If you’re a greenhouse, you may already know that calcium is crucial to plant development. Firstly, it helps the plant grow which is essential to growing profitable plants in the horticulture industry. Calcium also helps to strengthen the cell walls, which make it difficult for pathogens to invade. Plus, it contributes to stronger stems.
So what happens when plants don’t receive enough calcium?
There could be a variety of problems such as chlorosis, necrosis, or abnormalities in young leaves, as well as irregular bulbs and fruit. Calcium can become immobile in some plants, and older plant tissue will not provide calcium to younger leaves. So, these are not ideal conditions.
What can be done to provide plants with enough of it?
In cabbage and kale, calcium deficiency is related to poor transpiration under hot and humid summer conditions. Calcium may be present in the medium, but it may not translocate up from the roots. This creates leaf burn. Using foliar spray once a week (when conditions favor deficiency) with a calcium nitrate fertilizer may reduce this leaf burn.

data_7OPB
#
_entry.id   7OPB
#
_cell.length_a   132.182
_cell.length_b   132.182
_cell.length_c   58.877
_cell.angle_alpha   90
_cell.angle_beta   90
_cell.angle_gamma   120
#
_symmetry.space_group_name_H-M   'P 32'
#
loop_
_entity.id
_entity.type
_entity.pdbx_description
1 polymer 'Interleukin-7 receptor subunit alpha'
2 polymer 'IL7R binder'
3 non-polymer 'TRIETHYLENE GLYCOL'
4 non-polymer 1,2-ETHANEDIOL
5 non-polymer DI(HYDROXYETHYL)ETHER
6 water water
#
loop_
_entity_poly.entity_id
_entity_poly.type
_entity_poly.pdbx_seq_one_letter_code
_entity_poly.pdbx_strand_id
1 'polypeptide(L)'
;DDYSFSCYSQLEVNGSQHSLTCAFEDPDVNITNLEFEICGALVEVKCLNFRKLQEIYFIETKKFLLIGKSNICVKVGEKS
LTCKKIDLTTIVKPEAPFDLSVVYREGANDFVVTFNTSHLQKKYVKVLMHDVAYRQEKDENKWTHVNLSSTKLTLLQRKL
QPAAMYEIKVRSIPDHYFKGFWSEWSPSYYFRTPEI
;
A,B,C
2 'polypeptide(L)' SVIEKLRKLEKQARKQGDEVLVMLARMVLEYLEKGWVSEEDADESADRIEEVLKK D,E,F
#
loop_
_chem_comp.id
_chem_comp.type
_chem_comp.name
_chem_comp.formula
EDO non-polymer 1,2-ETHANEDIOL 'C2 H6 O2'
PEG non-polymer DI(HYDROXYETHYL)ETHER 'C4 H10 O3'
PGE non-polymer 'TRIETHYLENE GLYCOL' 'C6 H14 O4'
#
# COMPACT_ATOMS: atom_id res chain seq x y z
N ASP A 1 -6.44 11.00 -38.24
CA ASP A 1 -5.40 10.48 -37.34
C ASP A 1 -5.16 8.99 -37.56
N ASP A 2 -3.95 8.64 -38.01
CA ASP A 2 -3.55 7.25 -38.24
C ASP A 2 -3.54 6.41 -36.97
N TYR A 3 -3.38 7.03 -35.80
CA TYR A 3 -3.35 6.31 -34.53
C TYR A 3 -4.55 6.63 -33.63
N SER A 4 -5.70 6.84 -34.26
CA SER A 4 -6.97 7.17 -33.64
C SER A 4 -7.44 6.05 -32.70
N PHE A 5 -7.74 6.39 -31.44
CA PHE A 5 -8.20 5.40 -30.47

Blossom end rot on tomato plants can often be mistaken as disease. Typically this can be seen on blossoms furthest away from the stem. Plants are more susceptible when exposed to sudden periods of drought and high soluble salts.
Poinsettias can also be affected by calcium deficiency, which can first look like puckered leaves, often with the tip of the leaf hooked down toward the ground.
By making sure every plant is receiving enough calcium, you will prevent these issues and have beautiful, store ready plants for your customers.
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